* Meiji Yasuda to keep bulk of foreign bonds dollar
* Any increase to their euro-denominated bond holdings to be
(Adds context, details)
By Shinichi Saoshiro and Yoshiyuki Osada
TOKYO, April 25 Japan's Meiji Yasuda Life
Insurance plans to increase its foreign bond holdings this year,
a senior company official said on Tuesday.
The country's third-largest private life insurer, which has
assets of around 37 trillion yen ($335.63 billion), also aims to
trim its holdings of yen bonds during the financial year ending
Japanese investors have stepped up purchases of foreign
bonds in recent years as an alternative to low-yielding domestic
In the last financial year, Japanese insurers bought a
record 7.76 trillion yen ($70.37 billion) of foreign bonds. (For
a graphic of the trend, see tmsnrt.rs/2oZOJ7E)
Meiji Yasuda will continue to keep the bulk of its foreign
bond investment in dollar-denominated instruments this year.
"About 85 percent of both our unhedged and hedged foreign
bond holdings are dollar denominated," said Toshihiko Yamashita,
chief executive of Meiji Yasuda Life's investment division.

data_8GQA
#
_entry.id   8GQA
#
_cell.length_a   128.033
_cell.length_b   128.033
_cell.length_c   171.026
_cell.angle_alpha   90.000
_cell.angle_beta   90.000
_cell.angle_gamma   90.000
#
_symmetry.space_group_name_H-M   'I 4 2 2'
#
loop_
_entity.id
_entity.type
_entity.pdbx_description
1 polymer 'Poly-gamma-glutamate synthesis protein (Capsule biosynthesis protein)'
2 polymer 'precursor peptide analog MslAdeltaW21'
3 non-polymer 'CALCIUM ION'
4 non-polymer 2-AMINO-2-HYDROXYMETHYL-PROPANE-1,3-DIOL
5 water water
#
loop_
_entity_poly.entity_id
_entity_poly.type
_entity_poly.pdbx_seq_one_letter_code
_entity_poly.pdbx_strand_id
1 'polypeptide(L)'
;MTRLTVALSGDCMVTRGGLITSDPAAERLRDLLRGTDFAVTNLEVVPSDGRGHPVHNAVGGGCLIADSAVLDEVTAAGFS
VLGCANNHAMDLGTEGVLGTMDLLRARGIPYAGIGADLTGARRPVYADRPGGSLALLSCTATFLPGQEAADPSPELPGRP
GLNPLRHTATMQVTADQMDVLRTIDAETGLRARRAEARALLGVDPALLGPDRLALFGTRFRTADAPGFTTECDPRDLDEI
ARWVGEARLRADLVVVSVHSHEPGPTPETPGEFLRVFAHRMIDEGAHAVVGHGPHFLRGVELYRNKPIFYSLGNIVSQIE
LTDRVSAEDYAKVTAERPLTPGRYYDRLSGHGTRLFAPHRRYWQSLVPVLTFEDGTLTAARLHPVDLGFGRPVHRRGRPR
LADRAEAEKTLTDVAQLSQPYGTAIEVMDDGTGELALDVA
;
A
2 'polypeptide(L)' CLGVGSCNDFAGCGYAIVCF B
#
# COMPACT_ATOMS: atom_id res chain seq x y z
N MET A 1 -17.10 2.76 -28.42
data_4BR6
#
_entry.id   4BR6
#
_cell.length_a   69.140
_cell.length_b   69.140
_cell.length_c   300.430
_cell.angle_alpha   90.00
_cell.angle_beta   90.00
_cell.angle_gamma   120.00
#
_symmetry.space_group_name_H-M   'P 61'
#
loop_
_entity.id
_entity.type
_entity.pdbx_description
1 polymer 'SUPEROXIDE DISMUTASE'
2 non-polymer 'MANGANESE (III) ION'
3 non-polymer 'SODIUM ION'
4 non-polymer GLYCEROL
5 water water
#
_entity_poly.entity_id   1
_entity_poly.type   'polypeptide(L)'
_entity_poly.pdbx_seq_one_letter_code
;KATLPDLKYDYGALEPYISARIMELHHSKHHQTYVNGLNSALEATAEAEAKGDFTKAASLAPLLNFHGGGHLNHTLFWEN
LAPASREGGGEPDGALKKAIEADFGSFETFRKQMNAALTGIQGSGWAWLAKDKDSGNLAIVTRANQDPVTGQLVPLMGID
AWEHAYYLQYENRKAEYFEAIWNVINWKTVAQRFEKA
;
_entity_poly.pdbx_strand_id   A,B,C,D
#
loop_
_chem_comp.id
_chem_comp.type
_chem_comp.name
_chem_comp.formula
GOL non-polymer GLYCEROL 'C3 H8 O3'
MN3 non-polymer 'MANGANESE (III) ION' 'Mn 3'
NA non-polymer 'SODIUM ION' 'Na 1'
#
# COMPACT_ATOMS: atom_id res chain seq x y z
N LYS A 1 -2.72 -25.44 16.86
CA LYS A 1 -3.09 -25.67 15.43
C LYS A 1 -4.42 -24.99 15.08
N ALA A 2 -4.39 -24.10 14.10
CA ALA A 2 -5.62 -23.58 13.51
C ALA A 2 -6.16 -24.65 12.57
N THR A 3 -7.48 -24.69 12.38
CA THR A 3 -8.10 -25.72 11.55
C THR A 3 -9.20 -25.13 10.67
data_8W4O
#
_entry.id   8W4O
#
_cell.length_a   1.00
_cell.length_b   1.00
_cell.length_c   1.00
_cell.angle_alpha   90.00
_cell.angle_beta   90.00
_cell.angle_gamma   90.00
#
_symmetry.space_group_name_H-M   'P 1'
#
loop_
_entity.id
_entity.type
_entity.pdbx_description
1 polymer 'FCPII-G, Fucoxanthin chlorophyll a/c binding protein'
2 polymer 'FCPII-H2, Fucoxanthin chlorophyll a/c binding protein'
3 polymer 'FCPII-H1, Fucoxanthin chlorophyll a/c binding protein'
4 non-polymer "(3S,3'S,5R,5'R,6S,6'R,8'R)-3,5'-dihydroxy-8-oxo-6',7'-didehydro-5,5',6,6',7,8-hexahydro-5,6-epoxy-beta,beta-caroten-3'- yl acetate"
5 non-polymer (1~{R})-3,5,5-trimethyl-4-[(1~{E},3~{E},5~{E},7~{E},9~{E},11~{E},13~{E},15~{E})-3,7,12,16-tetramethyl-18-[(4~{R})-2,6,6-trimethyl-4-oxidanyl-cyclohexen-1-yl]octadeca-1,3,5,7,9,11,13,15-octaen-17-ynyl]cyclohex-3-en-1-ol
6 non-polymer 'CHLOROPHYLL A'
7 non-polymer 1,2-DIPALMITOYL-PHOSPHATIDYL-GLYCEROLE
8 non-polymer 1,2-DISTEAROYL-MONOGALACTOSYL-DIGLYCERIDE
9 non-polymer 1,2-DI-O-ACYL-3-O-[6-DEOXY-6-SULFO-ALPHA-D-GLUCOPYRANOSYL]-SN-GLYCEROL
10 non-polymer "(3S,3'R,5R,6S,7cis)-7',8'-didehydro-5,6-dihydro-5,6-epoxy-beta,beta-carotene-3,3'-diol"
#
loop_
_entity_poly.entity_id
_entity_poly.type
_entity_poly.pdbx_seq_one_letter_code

"Any increases to our euro-denominated foreign bond holdings
will be small this financial year, given the uncertainties
The insurer increased its foreign bond holdings in the
previous year by 1.08 trillion yen, of which 180 billion yen
were unhedged and the remaining 900 billion yen hedged.
Foreign bond purchases last year centred on credit
instruments such as U.S. residential mortgage-backed securities
(RMBS), Yamashita said.
Foreign bonds account for about 17 percent of Meiji Yasuda's
"We will increase our unhedged foreign bond holdings this
year, while keeping an eye on interest rate levels, if the yen
appreciates," Yamashita said.
While it plans to trim its yen bond holdings this year,
Meiji Yasuda will keep them as its mainstay investments. Yen
bonds make up about 47 percent of its assets.
However, the insurer is looking to lock in yields from
yen-denominated corporate bonds.
Meiji Yasuda expects the dollar to range between 101 and 121
yen this financial year, and the 10-year U.S. Treasury
yield to move between 2.00 and 3.00 percent.
($1 = 110.2800 yen)
(Reporting by Shinichi Saoshiro; Editing by Kim Coghill)